dc.description.abstractSalvage liver transplantation (sLT) and repeated resection (RR) are effective treatments for recurrent hepatocellular carcinoma (HCC), and comparisons of the oncological outcomes between these 2 modalities were scarce. Consecutive patients admitted for either sLT or RR for recurrent HCC were recruited. All patients in the present series received either prior hepatectomy, ablative therapy, or both before RR or sLT. Patient demographic, perioperative, and outcome data were analyzed. A survival analysis was performed after propensity score matching. There were 277 eligible patients recruited, and 67 and 210 of them underwent sLT and RR, respectively. Significant differences in preoperative hemoglobin, albumin, Model of End‐Stage Liver Disease (MELD) score, and tumor number were found between the sLT and RR groups. After 1:3 propensity score matching, there were 36 sLT and 108 RR patients for comparison. The median age, MELD, alpha fetoprotein, and tumor size and number of the matched population were 57 years, 7.5, 16 ng/mL, 2.5 cm, and 1, respectively. There was no difference in the hospital mortality and complication rate (Clavien IIIa or above) between the groups. The recurrence rate after RR was significantly higher than for the patients who received sLT (72.2% versus 27.8%; P < 0.001). Following RR, 3 patients received liver transplantation for further recurrence, and 54.6% of the patients developed nontransplantable recurrence. The 5‐year disease‐free survival (DFS) and overall survival (OS) were both superior in the sLT group (DFS, 71.6% versus 32.8%, P < 0.001; OS, 72.8% versus 48.3%, P = 0.007). In conclusion, sLT is superior to RR for treatment of recurrent HCC in terms of DFS and OS. The high rate of nontransplantable recurrence after reresection underscores the importance of timely sLT.-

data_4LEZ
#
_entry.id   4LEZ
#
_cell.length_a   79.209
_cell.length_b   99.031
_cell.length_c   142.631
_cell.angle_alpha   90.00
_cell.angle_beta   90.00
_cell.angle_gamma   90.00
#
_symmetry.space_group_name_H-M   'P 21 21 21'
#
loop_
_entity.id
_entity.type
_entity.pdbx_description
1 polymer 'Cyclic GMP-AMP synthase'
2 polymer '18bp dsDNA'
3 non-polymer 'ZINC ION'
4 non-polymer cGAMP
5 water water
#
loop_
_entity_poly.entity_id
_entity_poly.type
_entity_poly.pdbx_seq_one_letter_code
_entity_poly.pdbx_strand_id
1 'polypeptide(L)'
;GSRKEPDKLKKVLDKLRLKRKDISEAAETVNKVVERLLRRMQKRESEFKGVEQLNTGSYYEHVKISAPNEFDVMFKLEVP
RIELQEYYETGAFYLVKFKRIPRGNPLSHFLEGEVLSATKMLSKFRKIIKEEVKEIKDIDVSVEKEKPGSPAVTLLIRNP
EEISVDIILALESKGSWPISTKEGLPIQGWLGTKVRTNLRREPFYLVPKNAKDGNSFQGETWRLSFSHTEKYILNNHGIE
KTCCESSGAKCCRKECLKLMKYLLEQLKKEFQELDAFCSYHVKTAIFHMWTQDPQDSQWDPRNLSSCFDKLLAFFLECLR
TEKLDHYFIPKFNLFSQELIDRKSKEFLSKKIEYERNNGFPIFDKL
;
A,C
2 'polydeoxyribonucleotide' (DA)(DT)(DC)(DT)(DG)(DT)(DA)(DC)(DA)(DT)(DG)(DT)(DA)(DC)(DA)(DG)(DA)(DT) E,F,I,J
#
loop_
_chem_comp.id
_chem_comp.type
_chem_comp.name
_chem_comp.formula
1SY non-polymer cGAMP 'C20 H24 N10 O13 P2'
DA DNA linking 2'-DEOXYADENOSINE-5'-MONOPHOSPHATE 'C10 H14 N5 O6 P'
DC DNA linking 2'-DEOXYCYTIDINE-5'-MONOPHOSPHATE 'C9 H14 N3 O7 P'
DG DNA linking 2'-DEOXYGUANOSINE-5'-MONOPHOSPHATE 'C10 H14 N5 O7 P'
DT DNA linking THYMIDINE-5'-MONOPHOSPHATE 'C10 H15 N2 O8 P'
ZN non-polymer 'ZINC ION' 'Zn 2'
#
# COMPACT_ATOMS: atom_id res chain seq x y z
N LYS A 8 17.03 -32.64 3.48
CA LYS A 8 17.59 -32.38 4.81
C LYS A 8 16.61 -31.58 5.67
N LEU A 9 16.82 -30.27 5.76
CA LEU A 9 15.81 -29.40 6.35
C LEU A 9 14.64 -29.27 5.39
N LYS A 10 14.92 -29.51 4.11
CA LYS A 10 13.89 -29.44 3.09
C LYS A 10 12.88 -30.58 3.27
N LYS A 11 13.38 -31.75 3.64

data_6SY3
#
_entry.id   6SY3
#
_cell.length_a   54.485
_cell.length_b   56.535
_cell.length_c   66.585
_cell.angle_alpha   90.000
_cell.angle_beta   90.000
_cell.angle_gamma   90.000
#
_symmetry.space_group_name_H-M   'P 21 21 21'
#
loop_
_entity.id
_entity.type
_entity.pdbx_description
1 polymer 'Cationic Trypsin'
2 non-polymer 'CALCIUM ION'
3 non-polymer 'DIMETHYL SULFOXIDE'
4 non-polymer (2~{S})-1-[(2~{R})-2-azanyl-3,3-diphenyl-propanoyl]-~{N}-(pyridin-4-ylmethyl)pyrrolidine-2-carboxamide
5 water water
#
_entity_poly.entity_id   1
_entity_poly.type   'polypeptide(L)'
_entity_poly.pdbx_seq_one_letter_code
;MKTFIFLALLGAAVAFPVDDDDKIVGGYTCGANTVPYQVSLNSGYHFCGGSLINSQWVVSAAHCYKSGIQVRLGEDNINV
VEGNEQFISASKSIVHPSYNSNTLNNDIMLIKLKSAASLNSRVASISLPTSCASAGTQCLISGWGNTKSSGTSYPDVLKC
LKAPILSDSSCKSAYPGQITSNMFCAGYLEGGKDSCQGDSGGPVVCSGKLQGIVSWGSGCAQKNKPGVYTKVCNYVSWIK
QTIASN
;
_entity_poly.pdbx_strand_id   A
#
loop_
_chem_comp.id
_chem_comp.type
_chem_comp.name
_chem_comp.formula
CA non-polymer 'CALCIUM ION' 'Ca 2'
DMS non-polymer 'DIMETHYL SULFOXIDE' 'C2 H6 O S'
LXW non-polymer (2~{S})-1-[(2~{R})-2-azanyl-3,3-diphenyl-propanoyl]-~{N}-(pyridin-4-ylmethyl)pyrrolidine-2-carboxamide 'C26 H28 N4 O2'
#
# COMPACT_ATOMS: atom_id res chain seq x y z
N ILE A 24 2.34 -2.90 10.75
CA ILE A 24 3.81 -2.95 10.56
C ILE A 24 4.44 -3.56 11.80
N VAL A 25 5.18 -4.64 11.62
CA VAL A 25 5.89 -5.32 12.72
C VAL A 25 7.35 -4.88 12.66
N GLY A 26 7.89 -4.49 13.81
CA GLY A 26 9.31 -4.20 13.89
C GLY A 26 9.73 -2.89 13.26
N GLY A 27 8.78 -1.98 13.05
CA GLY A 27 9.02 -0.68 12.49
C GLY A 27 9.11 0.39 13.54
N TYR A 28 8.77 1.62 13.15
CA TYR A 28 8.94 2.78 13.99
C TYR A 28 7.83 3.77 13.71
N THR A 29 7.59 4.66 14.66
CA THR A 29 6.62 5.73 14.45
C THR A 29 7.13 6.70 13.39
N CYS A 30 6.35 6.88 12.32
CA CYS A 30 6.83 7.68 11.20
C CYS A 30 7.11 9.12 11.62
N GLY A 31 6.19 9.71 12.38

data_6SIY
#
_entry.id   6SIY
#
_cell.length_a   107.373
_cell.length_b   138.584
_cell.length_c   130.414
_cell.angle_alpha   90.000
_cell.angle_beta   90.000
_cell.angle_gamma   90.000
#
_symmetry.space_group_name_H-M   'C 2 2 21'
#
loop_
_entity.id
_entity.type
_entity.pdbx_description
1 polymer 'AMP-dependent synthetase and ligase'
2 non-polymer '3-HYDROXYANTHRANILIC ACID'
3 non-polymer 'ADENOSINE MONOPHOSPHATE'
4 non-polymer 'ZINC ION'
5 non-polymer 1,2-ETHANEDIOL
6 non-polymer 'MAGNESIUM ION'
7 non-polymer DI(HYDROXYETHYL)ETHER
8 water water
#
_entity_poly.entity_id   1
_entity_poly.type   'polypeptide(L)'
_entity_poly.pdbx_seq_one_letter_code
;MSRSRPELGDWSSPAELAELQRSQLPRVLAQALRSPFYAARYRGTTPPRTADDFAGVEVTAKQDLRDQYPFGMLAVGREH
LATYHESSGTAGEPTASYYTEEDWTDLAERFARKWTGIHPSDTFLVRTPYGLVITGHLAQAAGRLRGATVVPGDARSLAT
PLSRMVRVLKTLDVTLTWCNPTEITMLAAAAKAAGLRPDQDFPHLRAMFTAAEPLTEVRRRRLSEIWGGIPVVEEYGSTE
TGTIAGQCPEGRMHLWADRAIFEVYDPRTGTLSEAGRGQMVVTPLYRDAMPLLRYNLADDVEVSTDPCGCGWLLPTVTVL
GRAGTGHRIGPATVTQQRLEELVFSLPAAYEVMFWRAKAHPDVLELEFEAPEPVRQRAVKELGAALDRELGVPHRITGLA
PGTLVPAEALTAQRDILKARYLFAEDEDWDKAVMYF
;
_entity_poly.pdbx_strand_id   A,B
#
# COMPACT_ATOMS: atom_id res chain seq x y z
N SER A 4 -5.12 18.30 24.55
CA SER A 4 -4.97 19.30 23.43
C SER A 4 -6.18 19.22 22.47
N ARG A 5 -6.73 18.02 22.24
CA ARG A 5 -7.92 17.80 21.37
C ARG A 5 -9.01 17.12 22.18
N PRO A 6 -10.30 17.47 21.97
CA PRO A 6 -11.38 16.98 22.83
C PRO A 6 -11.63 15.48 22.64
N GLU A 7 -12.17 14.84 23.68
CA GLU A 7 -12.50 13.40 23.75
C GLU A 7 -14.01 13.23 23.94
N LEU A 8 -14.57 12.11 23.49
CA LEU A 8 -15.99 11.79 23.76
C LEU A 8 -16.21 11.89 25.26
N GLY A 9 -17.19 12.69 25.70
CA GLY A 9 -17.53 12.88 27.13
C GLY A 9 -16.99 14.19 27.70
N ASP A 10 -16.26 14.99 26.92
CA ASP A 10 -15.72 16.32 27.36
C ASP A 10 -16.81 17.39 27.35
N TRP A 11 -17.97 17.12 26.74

dc.languageeng-
dc.publisherJohn Wiley & Sons, Inc. The Journal's web site is located at http://www3.interscience.wiley.com/cgi-bin/jtoc/106570021-
dc.relation.ispartofLiver Transplantation-
dc.rightsThis is the peer reviewed version of the following article: Liver Transplantation, 2018, v. 24 n. 8, p. 1062-1069, which has been published in final form at https://doi.org/10.1002/lt.25033. This article may be used for non-commercial purposes in accordance with Wiley Terms and Conditions for Use of Self-Archived Versions.-
dc.titleDefining optimal surgical treatment for recurrent hepatocellular carcinoma: a propensity score matched analysis-
dc.typeArticle-
dc.identifier.emailChok, KSH: chok6275@hku.hk-
dc.identifier.emailShe, WH: brianshe@hku.hk-
dc.identifier.emailChan, ACY: acchan@hku.hk-
dc.identifier.emailCheung, TT: cheung68@hku.hk-
dc.identifier.emailDai, WC: daiwc@HKUCC-COM.hku.hk-
dc.identifier.emailFung, JYY: jfung@hkucc.hku.hk-
dc.identifier.emailLo, CM: chungmlo@hkucc.hku.hk-
dc.identifier.authorityChok, KSH=rp02110-
dc.identifier.authorityChan, ACY=rp00310-
dc.identifier.authorityCheung, TT=rp02129-
dc.identifier.authorityFung, JYY=rp00518-
dc.identifier.authorityLo, CM=rp00412-
dc.description.naturepostprint-
dc.identifier.doi10.1002/lt.25033-
dc.identifier.pmid29451360-
dc.identifier.scopuseid_2-s2.0-85052192924-
dc.identifier.hkuros288593-
dc.identifier.volume24-
dc.identifier.issue8-
dc.identifier.spage1062-
dc.identifier.epage1069-
dc.identifier.isiWOS:000442593100009-
dc.publisher.placeUnited States-